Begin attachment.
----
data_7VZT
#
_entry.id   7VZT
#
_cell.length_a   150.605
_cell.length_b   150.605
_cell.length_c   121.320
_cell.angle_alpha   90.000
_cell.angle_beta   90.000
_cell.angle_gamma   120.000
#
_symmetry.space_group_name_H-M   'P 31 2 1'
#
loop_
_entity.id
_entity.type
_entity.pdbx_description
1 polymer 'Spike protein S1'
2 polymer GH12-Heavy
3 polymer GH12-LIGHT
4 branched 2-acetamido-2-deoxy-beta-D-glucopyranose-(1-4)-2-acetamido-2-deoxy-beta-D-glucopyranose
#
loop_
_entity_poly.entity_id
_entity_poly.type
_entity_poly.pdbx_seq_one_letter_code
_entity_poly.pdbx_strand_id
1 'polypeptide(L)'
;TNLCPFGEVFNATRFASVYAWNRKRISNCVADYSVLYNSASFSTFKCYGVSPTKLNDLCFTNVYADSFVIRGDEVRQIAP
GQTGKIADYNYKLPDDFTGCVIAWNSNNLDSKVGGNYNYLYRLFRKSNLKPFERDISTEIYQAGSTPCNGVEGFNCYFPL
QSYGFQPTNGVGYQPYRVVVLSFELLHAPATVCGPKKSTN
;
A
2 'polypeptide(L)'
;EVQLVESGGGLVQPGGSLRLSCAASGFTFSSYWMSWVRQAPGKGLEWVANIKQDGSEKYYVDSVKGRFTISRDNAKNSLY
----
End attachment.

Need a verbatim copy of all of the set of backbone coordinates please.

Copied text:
data_7VZT
#
_entry.id   7VZT
#
_cell.length_a   150.605
_cell.length_b   150.605
_cell.length_c   121.320
_cell.angle_alpha   90.000
_cell.angle_beta   90.000
_cell.angle_gamma   120.000
#
_symmetry.space_group_name_H-M   'P 31 2 1'
#
loop_
_entity.id
_entity.type
_entity.pdbx_description
1 polymer 'Spike protein S1'
2 polymer GH12-Heavy
3 polymer GH12-LIGHT
4 branched 2-acetamido-2-deoxy-beta-D-glucopyranose-(1-4)-2-acetamido-2-deoxy-beta-D-glucopyranose
#
loop_
_entity_poly.entity_id
_entity_poly.type
_entity_poly.pdbx_seq_one_letter_code
_entity_poly.pdbx_strand_id
1 'polypeptide(L)'
;TNLCPFGEVFNATRFASVYAWNRKRISNCVADYSVLYNSASFSTFKCYGVSPTKLNDLCFTNVYADSFVIRGDEVRQIAP
GQTGKIADYNYKLPDDFTGCVIAWNSNNLDSKVGGNYNYLYRLFRKSNLKPFERDISTEIYQAGSTPCNGVEGFNCYFPL
QSYGFQPTNGVGYQPYRVVVLSFELLHAPATVCGPKKSTN
;
A
2 'polypeptide(L)'
;EVQLVESGGGLVQPGGSLRLSCAASGFTFSSYWMSWVRQAPGKGLEWVANIKQDGSEKYYVDSVKGRFTISRDNAKNSLY